The Swiss banking giant UBS added the retail unit of Midwestern gem Piper Jaffray today to its wirehouse brokerage division for $500 million in cash and other considerations.

“This transaction is a natural fit with our current wealth management offering in the U.S.,” said Martin Hoekstra, head of UBS’ U.S. Wealth Management unit.

Industry observers tend to agree that it was a good move for UBS. “It’s an absolute coup,” says recruiter Rick Peterson of Rick Peterson & Associates in Houston. “I’ve always considered Piper to be the Legg Mason of the West,” he says, echoing other recruiters praise of the Midwestern regional. Based in Minneapolis, Piper Jaffray has 91 branches, nearly all of them west of the Mississippi with a few in the Northeast, and 840 representatives.

That may be the real value of the deal. UBS’s brokerage force has been stagnant for more than a year and should all of the Piper Jaffray advisors elect to join the new firm the deal will add roughly 840 advisors to the 7,520 advisors already within UBS’ U.S. wealth management division. If all of Piper’s $52 billion in client assets come along as well, UBS’ client assets will approach $700 billion.

Exactly how many reps will come and thus how many client assets will follow is dependent on two things mainly, say observers: cultural fit and retention packages. How Piper reps will be compensated as well as details of any retention package are not yet known, but top producers and managers will be flying to Piper headquarters in Minneapolis this week to find out their fate.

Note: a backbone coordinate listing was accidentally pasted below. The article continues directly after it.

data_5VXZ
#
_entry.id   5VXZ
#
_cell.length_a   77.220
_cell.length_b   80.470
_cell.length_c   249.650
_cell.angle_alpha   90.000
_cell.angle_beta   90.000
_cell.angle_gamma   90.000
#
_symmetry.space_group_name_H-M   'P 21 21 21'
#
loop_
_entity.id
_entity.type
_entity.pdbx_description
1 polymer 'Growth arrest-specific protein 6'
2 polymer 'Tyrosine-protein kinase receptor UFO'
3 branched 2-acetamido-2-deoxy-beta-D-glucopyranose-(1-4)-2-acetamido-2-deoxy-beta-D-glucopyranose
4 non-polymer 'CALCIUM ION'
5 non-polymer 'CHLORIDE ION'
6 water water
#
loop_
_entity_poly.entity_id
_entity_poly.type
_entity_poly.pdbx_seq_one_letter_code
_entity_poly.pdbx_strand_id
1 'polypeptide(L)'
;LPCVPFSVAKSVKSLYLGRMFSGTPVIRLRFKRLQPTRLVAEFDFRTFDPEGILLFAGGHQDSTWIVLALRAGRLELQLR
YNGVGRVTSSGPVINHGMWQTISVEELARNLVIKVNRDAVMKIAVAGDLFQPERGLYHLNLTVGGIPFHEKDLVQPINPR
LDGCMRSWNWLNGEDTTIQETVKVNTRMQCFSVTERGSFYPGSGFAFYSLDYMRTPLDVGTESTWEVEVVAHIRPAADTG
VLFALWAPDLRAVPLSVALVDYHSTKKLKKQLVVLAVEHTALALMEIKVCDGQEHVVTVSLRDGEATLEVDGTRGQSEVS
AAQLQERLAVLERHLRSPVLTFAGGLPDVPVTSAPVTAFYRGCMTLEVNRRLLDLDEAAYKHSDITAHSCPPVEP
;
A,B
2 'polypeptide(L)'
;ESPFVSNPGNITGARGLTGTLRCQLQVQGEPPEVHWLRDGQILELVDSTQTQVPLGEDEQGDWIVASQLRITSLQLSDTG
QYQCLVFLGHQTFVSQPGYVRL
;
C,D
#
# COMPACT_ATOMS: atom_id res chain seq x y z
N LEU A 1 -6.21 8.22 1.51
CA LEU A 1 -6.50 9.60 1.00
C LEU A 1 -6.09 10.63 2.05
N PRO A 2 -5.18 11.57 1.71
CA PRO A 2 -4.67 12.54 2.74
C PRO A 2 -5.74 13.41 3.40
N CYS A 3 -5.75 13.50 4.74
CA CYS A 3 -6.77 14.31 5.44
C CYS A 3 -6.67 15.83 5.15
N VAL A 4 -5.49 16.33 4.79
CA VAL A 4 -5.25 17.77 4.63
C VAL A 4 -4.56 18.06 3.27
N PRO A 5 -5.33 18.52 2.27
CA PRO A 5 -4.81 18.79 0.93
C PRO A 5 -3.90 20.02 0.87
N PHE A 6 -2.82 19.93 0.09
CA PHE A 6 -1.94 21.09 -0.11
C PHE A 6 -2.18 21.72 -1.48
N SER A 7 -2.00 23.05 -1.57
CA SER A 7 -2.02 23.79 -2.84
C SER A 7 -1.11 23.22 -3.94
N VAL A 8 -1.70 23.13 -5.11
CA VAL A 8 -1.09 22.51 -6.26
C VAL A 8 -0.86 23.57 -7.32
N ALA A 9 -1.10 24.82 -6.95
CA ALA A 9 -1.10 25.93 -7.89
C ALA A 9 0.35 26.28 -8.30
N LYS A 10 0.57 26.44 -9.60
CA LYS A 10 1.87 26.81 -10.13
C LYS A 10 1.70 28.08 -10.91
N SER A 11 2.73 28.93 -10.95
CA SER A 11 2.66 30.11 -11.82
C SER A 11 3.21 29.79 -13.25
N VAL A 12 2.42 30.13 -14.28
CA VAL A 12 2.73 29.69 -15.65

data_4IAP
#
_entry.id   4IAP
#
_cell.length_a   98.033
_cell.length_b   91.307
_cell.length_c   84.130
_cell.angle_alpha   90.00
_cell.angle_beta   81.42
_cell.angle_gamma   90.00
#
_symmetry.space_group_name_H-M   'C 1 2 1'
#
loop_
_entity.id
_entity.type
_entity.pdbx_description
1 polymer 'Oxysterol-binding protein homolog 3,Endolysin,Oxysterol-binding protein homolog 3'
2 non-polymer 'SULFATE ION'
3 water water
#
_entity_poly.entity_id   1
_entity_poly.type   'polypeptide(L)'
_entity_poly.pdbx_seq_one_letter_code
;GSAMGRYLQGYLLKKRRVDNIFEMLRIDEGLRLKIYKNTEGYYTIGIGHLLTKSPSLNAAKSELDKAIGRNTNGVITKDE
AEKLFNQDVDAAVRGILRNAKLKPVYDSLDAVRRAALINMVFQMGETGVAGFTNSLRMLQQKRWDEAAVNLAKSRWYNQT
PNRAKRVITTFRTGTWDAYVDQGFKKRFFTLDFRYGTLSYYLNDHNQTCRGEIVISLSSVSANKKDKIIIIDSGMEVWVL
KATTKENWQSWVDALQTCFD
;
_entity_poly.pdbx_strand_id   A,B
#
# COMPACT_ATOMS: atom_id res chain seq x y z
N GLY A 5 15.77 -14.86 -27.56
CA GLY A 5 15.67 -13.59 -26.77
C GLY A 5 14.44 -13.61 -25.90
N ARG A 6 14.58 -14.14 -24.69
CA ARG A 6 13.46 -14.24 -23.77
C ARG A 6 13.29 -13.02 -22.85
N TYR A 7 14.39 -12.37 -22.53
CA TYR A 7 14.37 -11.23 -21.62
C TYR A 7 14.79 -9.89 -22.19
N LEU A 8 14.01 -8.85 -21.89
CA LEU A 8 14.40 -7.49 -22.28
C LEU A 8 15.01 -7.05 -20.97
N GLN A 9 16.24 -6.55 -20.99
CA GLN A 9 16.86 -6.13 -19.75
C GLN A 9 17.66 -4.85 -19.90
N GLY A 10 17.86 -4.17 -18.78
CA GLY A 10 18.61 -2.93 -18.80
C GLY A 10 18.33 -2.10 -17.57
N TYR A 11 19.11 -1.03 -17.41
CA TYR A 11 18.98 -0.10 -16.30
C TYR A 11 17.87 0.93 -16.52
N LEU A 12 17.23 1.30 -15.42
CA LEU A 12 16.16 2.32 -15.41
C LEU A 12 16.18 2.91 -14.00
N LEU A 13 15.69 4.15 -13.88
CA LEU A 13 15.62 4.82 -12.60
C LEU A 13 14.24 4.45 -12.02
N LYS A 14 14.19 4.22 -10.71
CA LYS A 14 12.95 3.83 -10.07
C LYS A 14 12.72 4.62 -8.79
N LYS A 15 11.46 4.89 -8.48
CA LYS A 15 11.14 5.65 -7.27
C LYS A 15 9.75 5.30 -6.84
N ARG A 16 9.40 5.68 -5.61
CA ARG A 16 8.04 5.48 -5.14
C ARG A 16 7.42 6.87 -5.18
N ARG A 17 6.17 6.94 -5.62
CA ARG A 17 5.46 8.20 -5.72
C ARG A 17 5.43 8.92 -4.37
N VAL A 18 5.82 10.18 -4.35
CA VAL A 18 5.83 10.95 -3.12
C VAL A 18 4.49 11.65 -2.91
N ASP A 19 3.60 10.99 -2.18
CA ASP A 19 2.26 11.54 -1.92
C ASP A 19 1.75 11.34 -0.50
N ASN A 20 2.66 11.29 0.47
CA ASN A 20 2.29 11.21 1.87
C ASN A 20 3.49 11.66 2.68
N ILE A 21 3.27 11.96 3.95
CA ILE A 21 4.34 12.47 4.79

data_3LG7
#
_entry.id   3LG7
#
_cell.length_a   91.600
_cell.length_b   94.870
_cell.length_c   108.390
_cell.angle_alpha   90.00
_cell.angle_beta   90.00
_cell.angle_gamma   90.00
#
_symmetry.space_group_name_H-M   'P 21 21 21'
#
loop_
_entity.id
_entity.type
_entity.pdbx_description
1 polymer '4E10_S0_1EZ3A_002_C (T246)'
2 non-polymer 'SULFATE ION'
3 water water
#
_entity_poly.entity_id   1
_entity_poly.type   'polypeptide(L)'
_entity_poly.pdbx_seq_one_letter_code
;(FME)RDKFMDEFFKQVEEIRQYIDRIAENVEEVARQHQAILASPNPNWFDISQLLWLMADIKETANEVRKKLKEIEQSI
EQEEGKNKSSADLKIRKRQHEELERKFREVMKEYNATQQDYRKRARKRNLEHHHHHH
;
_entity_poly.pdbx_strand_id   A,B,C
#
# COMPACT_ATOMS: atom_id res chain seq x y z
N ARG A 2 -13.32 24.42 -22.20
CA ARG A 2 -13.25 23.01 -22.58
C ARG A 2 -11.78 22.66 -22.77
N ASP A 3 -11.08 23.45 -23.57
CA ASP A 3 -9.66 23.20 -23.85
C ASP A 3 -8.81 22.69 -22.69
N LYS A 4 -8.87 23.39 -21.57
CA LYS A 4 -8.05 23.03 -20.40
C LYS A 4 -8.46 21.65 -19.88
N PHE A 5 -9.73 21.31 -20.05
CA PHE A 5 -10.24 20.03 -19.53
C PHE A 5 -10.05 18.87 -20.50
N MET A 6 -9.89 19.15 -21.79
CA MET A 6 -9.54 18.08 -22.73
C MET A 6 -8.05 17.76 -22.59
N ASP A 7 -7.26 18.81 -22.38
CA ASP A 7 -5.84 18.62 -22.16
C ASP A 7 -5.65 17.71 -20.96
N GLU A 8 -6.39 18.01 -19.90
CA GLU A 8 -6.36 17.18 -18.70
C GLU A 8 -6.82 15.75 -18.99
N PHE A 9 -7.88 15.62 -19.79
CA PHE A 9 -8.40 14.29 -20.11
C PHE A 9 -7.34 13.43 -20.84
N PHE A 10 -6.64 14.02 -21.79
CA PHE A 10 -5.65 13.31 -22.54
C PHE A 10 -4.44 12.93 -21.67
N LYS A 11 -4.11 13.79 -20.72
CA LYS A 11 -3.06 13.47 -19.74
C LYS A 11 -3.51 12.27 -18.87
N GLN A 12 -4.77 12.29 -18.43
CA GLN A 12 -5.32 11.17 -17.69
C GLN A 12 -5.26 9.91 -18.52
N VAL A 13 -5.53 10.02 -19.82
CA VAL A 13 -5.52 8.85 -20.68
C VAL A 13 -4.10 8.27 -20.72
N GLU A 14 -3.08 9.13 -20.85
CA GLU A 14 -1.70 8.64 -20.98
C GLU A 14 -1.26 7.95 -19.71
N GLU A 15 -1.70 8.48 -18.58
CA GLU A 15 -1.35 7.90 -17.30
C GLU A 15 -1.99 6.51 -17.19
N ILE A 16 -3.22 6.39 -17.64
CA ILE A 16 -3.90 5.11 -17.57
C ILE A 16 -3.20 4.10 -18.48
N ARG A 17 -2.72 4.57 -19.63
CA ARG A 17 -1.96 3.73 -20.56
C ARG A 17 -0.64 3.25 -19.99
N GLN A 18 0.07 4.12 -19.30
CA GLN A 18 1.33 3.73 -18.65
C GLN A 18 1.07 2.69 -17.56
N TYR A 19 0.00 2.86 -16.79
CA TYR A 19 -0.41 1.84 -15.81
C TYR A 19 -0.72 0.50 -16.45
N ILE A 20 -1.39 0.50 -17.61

Similar deals suggest there may be some challenges ahead. Merrill Lynch has not fared well in its retention reps from The Advest Group, which Merrill bought from French firm AXA Financial at the end of 2005. Both the culture and the retention package have been cited as reasons for an exodus of at least half of the 515 Advest reps since the merger in December 2005.

“UBS is not Merrill Lynch, but it’s moving in that direction in terms of more controls on the advisors, more overhead etc.,” says Andre Cappon, president of the CBM Group, a financial services consulting firm in New York. “Some older producers may not wish to make that adjustment.”

They may not however, be in a great position to do otherwise. The Piper Jaffrey brokerage unit struggled last year: Net revenues dipped 3.5 percent to $347 million from $360 million, and pre-tax operating income plummeted 32 percent to $18 million from $27 million, the lowest in three years. This is not the first time Piper has been acquired. In 1998, US Bancorp bought the regional brokerage only to spin it off in 2003 (see story http://registeredrep.com/mag/finance_happy_divorces/index.html).